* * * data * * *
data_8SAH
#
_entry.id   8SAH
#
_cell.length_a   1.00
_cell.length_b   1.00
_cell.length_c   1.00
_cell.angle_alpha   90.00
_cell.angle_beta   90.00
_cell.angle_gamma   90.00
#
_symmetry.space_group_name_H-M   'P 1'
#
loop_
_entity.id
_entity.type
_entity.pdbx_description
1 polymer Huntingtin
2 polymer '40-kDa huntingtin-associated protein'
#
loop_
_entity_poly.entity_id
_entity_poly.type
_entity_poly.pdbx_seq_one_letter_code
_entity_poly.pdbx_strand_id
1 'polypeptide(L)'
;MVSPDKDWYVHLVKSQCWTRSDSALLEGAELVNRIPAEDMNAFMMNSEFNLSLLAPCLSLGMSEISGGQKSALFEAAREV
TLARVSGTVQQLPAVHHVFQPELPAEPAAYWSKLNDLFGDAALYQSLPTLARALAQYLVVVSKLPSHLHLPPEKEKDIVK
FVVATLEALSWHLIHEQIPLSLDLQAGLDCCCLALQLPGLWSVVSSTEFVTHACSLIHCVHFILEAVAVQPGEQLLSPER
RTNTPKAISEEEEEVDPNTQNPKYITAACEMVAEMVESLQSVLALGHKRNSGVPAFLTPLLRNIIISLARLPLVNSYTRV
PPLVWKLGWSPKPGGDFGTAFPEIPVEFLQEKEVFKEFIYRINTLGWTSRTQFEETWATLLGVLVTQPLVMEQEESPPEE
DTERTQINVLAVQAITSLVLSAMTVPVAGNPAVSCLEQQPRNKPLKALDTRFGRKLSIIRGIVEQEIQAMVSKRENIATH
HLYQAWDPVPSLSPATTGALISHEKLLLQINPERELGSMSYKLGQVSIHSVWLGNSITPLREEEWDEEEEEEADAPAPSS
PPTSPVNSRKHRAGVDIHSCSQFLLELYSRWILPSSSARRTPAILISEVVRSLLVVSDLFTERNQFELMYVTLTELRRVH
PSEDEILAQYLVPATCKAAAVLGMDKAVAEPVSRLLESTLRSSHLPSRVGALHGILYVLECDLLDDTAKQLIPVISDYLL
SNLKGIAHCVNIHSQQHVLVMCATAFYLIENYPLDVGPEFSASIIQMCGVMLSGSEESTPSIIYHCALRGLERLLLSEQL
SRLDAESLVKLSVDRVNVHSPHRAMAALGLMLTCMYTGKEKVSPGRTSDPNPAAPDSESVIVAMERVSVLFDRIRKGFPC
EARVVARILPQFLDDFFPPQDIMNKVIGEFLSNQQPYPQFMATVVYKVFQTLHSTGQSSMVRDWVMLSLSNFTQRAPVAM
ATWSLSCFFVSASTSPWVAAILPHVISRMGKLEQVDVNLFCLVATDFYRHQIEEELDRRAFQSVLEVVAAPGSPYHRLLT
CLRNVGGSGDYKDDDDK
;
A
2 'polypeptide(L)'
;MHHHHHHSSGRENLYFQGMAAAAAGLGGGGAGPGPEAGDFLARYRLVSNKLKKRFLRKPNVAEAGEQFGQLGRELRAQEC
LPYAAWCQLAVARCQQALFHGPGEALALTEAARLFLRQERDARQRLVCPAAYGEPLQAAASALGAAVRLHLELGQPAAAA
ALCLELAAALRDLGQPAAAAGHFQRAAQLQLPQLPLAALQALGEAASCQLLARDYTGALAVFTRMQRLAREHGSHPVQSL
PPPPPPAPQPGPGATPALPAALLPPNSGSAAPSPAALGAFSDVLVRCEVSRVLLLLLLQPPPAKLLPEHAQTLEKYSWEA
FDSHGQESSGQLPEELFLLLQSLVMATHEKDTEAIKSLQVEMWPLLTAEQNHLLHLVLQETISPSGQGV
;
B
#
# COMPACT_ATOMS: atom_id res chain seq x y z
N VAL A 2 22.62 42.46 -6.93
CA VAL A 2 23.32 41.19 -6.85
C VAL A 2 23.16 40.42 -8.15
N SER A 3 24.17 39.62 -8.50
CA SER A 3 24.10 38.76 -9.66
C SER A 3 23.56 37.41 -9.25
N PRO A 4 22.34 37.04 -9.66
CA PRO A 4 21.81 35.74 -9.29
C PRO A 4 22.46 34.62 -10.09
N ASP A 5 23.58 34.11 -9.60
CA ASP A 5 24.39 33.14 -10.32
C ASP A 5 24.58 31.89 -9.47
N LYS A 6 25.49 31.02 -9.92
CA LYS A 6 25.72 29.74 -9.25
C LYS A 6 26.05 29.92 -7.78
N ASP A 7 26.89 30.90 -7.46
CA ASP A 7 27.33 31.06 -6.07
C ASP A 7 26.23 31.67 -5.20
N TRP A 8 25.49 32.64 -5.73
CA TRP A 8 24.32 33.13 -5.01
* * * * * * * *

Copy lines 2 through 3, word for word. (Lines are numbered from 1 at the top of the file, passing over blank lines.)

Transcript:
#
_entry.id   8SAH